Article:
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Different EMFs joined in parallel

  1. Jun 17, 2017 #1
    1. The problem statement, all variables and given/known data

    We need to find I1,I2,I3 (current through all the three branches) 20170617_113748-1.jpg
    2. Relevant equations
    I know that if emfs *of same value* are connected in parallel,then they can be replaced with a single emf of that same value,and that's where the problem comes in.There are 3 emfs,all of different values connected in parallel.
    As far as the rest of the curcuit goes,
    ▪KVL (Kirchoffs Voltage Law):Sum of potential drops across a closed loop is zero
    ▪Voltage difference across conducting wire=0
    3. The attempt at a solution
    You'll forgive me if the diagram's a little crowded.Basically,I assumed potential to be 0 at a point for reference purposes, and then labelled all other parts of the circuit corresponding to that.

    Now,as I said in the last line of the previous section,

    ▪Voltage difference across conducting wire=0
    That means that V(at A)=V(at B)=V(at C)
    (Assumin I1 as x,I2 as y,I3 as z)
    That would give us our first set of equations:

    Now,applying KVL in loop ABEF,
    However,on solving these equations,I ain't getting the right answer.

    Help appreciated..
  2. jcsd
  3. Jun 17, 2017 #2


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    You can use nodal analysis. Write the KCL equation for the left node (junction of three resistors) in terms of the node voltage. Assume the negative terminal node of the batteries at 0V. The only unknown in the equation will be the node voltage.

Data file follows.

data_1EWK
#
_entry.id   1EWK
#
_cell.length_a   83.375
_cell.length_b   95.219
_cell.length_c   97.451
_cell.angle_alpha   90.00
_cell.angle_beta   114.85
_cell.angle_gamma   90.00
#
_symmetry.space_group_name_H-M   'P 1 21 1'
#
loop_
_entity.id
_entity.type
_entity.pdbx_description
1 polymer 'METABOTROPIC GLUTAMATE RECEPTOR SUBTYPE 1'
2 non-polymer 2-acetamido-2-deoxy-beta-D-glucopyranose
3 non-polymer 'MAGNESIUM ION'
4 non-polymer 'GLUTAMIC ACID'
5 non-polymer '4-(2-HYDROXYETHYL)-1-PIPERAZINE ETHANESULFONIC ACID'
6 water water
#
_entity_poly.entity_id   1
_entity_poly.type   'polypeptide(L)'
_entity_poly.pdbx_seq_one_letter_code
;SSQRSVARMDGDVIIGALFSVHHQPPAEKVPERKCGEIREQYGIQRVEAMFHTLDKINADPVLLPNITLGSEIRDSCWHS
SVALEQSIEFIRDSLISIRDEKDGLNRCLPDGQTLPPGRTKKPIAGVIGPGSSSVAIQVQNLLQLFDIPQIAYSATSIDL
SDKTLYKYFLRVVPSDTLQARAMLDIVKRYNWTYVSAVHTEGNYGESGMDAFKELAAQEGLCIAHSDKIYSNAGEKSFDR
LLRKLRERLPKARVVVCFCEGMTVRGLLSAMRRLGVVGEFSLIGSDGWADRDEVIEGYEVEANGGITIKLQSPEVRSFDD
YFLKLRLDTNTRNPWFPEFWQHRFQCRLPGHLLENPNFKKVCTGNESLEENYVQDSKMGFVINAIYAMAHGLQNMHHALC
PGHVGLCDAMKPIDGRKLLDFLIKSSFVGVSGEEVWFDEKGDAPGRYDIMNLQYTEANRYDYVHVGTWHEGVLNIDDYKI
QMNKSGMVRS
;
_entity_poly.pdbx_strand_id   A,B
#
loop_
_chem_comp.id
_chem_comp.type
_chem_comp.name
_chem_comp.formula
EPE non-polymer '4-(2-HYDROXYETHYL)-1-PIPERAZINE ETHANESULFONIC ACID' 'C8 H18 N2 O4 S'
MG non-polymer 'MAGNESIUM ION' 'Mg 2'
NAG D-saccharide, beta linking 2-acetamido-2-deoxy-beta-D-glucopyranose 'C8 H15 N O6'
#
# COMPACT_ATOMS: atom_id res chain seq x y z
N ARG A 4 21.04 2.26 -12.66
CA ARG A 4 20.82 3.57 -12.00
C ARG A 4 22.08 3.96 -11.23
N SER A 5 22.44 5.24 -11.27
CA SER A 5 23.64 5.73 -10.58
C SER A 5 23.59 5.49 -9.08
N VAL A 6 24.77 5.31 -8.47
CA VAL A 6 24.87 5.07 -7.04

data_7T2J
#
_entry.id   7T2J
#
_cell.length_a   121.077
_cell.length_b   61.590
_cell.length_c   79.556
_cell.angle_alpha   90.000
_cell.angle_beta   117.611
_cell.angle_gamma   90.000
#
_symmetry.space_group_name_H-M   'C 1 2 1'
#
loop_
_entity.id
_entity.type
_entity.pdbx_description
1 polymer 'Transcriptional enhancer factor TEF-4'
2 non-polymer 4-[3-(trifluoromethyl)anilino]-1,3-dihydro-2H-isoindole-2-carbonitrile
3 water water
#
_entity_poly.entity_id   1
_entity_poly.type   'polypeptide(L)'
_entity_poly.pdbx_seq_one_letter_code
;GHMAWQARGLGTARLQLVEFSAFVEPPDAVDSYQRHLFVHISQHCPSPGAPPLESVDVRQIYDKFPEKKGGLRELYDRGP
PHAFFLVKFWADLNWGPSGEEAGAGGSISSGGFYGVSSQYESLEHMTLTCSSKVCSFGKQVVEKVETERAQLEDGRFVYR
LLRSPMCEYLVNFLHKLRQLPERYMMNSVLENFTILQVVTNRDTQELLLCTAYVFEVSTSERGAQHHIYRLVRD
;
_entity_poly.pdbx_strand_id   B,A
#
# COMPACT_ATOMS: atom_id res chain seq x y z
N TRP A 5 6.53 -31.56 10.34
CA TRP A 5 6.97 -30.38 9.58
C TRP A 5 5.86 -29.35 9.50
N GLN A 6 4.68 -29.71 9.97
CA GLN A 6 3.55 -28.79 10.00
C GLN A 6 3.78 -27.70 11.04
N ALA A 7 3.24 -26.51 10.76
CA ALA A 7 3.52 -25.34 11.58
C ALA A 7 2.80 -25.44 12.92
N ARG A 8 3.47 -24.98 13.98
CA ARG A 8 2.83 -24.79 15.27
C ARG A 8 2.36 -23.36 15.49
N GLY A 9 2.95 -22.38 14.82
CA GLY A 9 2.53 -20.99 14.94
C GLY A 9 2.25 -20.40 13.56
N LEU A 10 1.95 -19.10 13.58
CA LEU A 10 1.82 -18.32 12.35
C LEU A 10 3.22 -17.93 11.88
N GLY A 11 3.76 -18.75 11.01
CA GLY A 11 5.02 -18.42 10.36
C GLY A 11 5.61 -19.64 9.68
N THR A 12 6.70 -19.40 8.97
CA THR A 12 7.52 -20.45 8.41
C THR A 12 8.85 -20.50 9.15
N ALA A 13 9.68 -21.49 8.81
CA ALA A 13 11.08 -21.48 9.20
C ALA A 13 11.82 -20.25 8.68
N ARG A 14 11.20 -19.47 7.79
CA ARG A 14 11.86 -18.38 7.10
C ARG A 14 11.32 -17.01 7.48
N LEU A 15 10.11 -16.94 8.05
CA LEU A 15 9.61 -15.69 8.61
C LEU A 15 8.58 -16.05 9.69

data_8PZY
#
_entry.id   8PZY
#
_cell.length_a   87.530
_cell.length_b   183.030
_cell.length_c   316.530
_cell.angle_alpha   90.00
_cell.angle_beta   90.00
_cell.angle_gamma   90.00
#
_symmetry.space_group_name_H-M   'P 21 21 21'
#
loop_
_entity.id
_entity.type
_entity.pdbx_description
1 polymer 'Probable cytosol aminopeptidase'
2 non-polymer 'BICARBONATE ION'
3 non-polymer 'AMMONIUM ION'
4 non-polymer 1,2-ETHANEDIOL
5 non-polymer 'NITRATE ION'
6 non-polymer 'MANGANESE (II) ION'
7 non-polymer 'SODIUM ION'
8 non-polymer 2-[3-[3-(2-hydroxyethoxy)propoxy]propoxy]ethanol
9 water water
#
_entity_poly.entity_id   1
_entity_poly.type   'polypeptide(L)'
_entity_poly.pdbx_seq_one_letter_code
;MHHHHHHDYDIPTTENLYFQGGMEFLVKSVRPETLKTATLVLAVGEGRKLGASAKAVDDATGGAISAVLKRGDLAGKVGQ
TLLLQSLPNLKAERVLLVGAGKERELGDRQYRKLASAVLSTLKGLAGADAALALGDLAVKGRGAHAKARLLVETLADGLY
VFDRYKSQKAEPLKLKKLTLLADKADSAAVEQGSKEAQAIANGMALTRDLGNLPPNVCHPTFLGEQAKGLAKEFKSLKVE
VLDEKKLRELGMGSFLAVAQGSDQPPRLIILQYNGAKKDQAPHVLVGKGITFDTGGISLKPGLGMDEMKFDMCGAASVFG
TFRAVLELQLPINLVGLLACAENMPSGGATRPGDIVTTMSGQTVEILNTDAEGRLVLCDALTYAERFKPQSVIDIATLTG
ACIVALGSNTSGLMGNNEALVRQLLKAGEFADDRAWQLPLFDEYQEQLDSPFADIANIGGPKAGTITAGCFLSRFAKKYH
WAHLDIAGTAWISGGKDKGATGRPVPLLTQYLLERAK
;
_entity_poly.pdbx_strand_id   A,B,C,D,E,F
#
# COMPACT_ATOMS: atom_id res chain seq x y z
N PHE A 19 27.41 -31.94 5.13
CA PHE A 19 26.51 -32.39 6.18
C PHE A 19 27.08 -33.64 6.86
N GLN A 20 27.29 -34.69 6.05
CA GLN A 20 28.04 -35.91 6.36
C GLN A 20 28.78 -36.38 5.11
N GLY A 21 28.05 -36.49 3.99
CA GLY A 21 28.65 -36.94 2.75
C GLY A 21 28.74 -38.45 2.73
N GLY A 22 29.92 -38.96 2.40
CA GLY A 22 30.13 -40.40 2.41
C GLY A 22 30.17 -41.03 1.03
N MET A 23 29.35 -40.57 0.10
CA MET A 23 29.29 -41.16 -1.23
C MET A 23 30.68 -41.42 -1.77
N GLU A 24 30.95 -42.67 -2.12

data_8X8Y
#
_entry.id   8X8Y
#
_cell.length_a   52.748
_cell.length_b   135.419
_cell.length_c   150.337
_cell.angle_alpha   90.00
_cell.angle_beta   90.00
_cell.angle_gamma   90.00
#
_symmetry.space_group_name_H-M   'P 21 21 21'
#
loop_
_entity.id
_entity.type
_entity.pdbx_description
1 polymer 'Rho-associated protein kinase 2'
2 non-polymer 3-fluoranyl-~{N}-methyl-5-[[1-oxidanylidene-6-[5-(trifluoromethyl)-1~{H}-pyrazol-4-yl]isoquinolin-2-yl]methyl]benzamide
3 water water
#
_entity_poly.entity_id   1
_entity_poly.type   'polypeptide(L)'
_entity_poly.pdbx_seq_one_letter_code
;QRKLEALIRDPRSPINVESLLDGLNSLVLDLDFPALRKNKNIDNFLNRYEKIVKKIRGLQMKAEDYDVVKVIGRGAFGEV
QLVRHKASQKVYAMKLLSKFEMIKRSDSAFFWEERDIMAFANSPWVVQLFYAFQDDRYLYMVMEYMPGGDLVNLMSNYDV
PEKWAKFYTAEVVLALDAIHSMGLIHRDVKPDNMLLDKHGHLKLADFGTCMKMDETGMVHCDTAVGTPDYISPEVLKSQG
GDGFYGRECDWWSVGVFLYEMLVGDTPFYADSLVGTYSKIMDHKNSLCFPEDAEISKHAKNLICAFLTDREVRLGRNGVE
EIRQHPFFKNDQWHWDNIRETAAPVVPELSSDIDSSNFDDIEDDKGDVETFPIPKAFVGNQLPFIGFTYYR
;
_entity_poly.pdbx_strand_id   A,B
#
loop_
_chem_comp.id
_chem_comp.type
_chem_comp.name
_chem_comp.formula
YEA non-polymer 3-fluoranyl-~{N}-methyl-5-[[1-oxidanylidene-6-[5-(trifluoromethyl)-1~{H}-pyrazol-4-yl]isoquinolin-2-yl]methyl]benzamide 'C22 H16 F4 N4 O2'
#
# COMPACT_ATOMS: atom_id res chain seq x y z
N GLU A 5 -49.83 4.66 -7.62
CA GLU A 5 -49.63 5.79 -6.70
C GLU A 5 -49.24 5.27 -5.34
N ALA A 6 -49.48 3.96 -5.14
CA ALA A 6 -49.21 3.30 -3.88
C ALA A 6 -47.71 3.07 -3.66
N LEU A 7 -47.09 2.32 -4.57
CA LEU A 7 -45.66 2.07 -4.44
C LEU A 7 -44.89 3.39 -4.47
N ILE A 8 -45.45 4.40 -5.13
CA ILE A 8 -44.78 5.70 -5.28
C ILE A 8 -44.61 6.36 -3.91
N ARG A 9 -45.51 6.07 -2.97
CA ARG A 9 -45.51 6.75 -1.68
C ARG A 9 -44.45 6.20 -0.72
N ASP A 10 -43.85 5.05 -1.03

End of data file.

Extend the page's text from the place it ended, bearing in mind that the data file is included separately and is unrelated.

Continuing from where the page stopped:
Try Millman's theorem.
  4. Jun 17, 2017 #3


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    It is easier for me to work out the problem than to see you you where you went wrong. Also it would be easier for me to see whether I went wrong if you had given the answer which apparently you know.

    Yes, essentially as cnh says, you seem to realise that the voltage, we'll call it V, at A, B and C has to be the same despite the differing battery EMFs. From that I would work out the currents I1, I2, I3 in terms of V: their sum equals the current through the 6 Ω resistor, which gives you an equation with only V as unknown . I get for V, 95/13 ≈ 7.3 V is that what it's supposed to be?
  5. Jun 17, 2017 #4
    95/12,and yes,it's giving the corect answer for I1,I2 and I3.
  6. Jun 17, 2017 #5
    Thanks for the link to this theorem.It's awesome,but the answer coming from it is SLIGHTLY different (95/11 whereas it should be 95/12).
    Is this expected or did I do something wrong?
  7. Jun 20, 2017 #6


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    Yes /12 not /13, I can't add up. :redface:

    But was important to realise it was in the right ballpark - there is a lot of conductance than those three parallel branches.
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